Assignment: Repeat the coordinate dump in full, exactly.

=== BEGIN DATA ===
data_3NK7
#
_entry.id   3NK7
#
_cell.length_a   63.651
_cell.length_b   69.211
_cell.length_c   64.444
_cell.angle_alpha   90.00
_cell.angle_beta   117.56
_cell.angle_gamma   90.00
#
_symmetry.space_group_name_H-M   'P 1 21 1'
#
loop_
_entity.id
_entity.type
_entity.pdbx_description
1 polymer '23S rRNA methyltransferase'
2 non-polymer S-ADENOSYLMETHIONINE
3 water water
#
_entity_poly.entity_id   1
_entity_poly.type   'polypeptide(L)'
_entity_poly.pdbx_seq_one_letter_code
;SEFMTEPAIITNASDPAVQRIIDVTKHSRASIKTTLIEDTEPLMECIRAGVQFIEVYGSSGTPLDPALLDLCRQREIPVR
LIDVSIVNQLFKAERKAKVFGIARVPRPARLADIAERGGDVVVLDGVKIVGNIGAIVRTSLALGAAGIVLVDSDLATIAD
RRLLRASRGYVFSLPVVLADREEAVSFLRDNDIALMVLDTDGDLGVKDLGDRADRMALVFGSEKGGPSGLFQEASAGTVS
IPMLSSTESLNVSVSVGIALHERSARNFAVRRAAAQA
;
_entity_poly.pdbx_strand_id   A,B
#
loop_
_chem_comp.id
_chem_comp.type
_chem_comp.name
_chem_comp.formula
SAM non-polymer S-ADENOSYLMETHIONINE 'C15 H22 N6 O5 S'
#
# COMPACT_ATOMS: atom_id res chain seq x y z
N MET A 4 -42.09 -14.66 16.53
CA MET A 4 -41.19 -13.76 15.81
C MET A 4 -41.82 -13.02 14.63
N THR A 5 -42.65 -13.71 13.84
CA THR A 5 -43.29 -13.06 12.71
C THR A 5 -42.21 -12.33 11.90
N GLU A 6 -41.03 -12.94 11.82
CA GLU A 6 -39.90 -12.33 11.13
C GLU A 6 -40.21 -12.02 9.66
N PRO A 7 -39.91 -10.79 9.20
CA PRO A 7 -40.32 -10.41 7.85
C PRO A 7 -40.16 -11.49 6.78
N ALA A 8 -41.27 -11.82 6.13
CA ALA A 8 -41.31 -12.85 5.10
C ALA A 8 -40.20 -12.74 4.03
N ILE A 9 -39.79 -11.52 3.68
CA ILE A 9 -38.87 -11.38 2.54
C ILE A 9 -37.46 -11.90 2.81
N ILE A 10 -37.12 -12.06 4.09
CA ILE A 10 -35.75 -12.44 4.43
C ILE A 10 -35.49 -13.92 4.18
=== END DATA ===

data_3NK7
#
_entry.id   3NK7
#
_cell.length_a   63.651
_cell.length_b   69.211
_cell.length_c   64.444
_cell.angle_alpha   90.00
_cell.angle_beta   117.56
_cell.angle_gamma   90.00
#
_symmetry.space_group_name_H-M   'P 1 21 1'
#
loop_
_entity.id
_entity.type
_entity.pdbx_description
1 polymer '23S rRNA methyltransferase'
2 non-polymer S-ADENOSYLMETHIONINE
3 water water
#
_entity_poly.entity_id   1
_entity_poly.type   'polypeptide(L)'
_entity_poly.pdbx_seq_one_letter_code
;SEFMTEPAIITNASDPAVQRIIDVTKHSRASIKTTLIEDTEPLMECIRAGVQFIEVYGSSGTPLDPALLDLCRQREIPVR
LIDVSIVNQLFKAERKAKVFGIARVPRPARLADIAERGGDVVVLDGVKIVGNIGAIVRTSLALGAAGIVLVDSDLATIAD
RRLLRASRGYVFSLPVVLADREEAVSFLRDNDIALMVLDTDGDLGVKDLGDRADRMALVFGSEKGGPSGLFQEASAGTVS
IPMLSSTESLNVSVSVGIALHERSARNFAVRRAAAQA
;
_entity_poly.pdbx_strand_id   A,B
#
loop_
_chem_comp.id
_chem_comp.type
_chem_comp.name
_chem_comp.formula
SAM non-polymer S-ADENOSYLMETHIONINE 'C15 H22 N6 O5 S'
#
# COMPACT_ATOMS: atom_id res chain seq x y z
N MET A 4 -42.09 -14.66 16.53
CA MET A 4 -41.19 -13.76 15.81
C MET A 4 -41.82 -13.02 14.63
N THR A 5 -42.65 -13.71 13.84
CA THR A 5 -43.29 -13.06 12.71
C THR A 5 -42.21 -12.33 11.90
N GLU A 6 -41.03 -12.94 11.82
CA GLU A 6 -39.90 -12.33 11.13
C GLU A 6 -40.21 -12.02 9.66
N PRO A 7 -39.91 -10.79 9.20
CA PRO A 7 -40.32 -10.41 7.85
C PRO A 7 -40.16 -11.49 6.78
N ALA A 8 -41.27 -11.82 6.13
CA ALA A 8 -41.31 -12.85 5.10
C ALA A 8 -40.20 -12.74 4.03
N ILE A 9 -39.79 -11.52 3.68
CA ILE A 9 -38.87 -11.38 2.54
C ILE A 9 -37.46 -11.90 2.81
N ILE A 10 -37.12 -12.06 4.09
CA ILE A 10 -35.75 -12.44 4.43
C ILE A 10 -35.49 -13.92 4.18